As a follow up to my last post about the ‘Ride-or-Die’ chick archetype, I am continuing this discussion because I feel that the issue is multi-faceted.
The next big issue that is exposed in the ‘Ride-or-Die’ chick discussion is the way that Black men and Black women have come to view relationships. It’s that perspective that makes us view the ‘Ride-or-Die’ chick negatively. Me, myself, personally, I see her as a symbol of unconditional love and loyalty. That’s something that I’m sure appeals to every Black man. True, I may say that because I am a man, but my perspective also allows me to believe that not every ‘Ride-or-Die’ chick is linking up with a man that will bring her down. It’s a matter of perspective. Which is one of the biggest problems for Black people.
In general, love has become degraded and devalued in our society. It is no longer chivalrous and courtly for a man to be smitten by a woman or for a woman to feel a domestic sense of duty to her man. We have become sarcastic and cynical in our views towards love and this has wrought havoc on Black relationships. For Black people, with the history of division that we have, to accept such a perspective is ten times more dangerous than any fate that might befall the ‘Ride-or-Die’ chick. That kind of thinking is infectious and it contaminates generations of Black people.
Instead of approaching a relationship as something to be built and cultivated, we come with a list of demands and requirements. The worst thing anyone can do in a love is begin with pretenses. In the previous article I called this the if-then perspective. We come into relationships seeking to barter our demands with another person: if you do this, then I will do that. What we should be doing is enter the relationship playing at the highest level we possibly can, just because it’s the best thing we can do for the relationship. It doesn’t guarantee a perfect relationship or happily-ever-after, but it gives us the best chance of obtaining that ideal. But we won’t do that because we are afraid.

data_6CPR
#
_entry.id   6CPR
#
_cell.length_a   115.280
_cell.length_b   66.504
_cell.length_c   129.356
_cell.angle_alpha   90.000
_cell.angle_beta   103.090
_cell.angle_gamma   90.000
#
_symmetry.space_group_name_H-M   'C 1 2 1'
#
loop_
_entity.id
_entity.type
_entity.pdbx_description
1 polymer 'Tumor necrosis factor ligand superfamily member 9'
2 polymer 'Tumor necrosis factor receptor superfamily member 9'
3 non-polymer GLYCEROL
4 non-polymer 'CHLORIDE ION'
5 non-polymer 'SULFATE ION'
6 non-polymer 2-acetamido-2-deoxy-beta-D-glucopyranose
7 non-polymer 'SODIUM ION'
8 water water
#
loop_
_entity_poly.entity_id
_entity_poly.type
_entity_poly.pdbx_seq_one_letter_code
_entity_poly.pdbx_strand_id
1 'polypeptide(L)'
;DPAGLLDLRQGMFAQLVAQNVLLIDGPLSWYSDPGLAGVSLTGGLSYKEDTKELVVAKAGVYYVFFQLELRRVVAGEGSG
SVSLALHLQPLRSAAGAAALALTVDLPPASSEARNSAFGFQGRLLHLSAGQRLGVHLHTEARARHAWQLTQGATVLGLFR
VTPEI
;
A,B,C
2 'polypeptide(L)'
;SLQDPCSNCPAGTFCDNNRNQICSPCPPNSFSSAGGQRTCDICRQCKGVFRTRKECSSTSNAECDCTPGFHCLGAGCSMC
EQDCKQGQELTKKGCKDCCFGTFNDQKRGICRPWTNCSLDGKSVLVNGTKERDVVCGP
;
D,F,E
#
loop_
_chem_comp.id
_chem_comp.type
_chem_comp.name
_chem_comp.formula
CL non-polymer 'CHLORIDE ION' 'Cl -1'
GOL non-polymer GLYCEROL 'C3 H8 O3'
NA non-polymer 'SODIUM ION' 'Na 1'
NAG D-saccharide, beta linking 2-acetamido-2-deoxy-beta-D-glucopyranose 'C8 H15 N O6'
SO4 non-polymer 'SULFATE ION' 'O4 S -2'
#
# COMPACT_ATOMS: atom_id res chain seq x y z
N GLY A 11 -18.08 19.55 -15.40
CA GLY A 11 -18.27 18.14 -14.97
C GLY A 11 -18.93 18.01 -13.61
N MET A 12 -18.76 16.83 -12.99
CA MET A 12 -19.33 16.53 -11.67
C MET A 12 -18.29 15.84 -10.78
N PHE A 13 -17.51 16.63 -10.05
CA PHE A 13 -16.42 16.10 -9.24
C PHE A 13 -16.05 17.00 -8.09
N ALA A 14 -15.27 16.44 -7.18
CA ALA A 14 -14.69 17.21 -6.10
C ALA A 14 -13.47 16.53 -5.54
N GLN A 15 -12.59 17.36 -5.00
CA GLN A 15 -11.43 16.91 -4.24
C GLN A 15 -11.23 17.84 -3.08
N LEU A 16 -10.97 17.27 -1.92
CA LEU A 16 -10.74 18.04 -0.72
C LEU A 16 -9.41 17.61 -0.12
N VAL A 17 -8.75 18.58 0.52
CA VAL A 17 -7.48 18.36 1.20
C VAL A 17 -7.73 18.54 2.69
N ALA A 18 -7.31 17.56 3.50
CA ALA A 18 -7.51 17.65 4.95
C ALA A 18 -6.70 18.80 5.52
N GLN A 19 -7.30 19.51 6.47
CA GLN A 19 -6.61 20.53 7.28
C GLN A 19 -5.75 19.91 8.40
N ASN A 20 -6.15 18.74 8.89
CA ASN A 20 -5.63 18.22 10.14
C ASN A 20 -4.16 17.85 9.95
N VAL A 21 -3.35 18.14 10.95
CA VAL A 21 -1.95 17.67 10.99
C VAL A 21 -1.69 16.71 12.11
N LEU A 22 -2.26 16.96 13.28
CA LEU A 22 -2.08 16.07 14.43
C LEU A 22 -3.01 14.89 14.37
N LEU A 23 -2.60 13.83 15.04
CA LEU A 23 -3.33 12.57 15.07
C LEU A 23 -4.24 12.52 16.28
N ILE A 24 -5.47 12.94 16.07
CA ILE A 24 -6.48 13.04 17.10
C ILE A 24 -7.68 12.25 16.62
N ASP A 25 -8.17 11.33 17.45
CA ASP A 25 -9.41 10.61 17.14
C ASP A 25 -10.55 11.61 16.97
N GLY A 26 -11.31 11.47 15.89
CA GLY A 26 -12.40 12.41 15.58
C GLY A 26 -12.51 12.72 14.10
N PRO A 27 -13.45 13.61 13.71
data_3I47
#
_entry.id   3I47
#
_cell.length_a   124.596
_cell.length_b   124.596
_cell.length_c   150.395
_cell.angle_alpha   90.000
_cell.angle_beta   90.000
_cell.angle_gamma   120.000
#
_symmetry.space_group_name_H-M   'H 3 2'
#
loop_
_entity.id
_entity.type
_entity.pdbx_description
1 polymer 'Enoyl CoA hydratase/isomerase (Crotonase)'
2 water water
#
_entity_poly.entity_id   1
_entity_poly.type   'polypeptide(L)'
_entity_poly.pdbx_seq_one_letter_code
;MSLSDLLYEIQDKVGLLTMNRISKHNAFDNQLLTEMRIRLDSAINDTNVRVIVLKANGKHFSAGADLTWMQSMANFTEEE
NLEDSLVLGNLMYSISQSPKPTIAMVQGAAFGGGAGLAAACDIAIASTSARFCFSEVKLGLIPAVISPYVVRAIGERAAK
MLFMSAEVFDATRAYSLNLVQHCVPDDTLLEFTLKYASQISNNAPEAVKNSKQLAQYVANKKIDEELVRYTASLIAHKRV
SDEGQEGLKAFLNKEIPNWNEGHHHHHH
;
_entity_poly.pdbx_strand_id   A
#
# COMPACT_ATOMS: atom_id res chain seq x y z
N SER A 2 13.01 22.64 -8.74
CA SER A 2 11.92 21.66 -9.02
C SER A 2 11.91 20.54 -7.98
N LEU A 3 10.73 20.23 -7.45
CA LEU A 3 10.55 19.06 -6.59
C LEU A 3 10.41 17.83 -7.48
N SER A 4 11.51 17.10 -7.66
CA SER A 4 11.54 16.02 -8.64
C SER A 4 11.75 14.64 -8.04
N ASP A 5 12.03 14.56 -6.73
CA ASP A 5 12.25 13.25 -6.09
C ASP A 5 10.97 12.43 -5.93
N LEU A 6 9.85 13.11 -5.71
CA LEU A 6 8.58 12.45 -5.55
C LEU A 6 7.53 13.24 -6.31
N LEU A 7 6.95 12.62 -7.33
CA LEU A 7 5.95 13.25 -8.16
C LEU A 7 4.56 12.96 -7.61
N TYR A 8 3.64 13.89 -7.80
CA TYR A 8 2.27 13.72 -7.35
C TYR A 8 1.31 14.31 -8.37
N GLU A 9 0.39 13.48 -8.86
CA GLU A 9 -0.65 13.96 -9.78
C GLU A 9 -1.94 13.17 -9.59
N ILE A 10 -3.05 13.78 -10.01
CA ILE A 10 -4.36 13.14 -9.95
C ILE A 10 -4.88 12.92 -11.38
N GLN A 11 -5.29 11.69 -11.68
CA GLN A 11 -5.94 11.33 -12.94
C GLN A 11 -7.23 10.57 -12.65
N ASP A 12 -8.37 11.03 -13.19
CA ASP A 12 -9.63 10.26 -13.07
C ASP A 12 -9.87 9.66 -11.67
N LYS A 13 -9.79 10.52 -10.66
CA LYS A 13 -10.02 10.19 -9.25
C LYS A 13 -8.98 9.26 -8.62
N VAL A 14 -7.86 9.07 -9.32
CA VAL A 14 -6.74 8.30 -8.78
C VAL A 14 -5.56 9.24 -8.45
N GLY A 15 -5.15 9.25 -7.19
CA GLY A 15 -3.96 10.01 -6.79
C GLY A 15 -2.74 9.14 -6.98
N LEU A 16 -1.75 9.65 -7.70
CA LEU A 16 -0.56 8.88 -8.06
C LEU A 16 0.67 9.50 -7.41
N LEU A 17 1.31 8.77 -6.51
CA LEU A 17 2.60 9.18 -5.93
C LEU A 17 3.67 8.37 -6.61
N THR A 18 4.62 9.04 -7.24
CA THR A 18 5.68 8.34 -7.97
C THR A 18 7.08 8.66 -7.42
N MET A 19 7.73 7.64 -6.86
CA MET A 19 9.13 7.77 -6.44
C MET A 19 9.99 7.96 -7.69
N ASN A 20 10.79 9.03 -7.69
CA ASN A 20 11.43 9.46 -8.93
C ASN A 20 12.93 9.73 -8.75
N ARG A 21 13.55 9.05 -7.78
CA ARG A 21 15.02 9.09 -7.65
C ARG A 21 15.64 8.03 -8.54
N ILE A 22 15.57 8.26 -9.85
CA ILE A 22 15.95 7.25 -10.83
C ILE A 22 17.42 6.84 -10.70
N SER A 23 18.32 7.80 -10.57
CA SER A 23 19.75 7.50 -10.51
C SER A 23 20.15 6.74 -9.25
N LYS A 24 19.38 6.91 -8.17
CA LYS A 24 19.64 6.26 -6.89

That’s the reason we feel we have to approach romance this way is because we are afraid. We are afraid of the risks involved with loving. The greater the romance, the greater the risk; the greater the potential for success, the greater the potential for failure. Love is meant to be that way. It is consuming and it challenges us and forces us to deal with ourselves and our issues and someone else’s issues. And in the midst of all that dealing (combined with the original attraction and convinction) we bond with another person. Seeing this person we know so well being ravaged by inner demons, bludgeoned by circumstance, winded by chance and (hopefully) coming out the other side of this hell we call life a better and more beautiful person is an honor that draws us closer to this person than we ever thought we could be. That’s where I can’t live without you comes from. Logically we know we can live without them, but what we are saying is “I refuse to.” C’mon, you can’t say that shit’s not hot! But, by that same token, there is also the chance that things could go awry and that person could sink beneath the mounting losses and drag you with them drowning into the abyss. And when you finally have to let go, you will not be the same after having endured such heartbreak. But it’s okay. Somehow you will figure out how to put the pieces back together and how to go on living and loving. And if you’re lucky one day you MIGHT look back on that terror and see the beauty in the fact that you tried, you gave it your all, you didn’t give up as soon as it got hard, AND you probably learned a whole lot too.
Avoiding the risk only avoids the true nature of the relationship. When two people come together unwilling to be changed for better or for worse, they cheat themselves (love is always gonna win the game whether you play or not…millions of people out here). They limit love’s potential and point themselves towards failure. And every step they take closer to failure vindicates their belief that they should never have done this in the first place. Well that is partially right, we shouldn’t do it if we’re not gonna do it for real. And damn sure don’t do it if you can’t find any place in you that can believe from the very beginning that it can work. That’s what I see in this bashing of the ‘Ride-or-Die’ chick. A bunch of scared people who want to validate their cowardice by jumping on every negative outcome of unconditional love and loyalty.
Well the truth is there is only one guarantee love can make and that is that if and when you experience it, you will never be the same. The rest of what happens is up to you and your lover. How you approach love and how you honor it when you find it makes all the difference. Try faith. Just for the hell of it one day just try loving someone just because you can and believing it’s gonna work out just because of your faith. Hell, it’s the one thing you probably haven’t tried! So, why not give it a shot.
I’m not Sayin; I’m just Sayin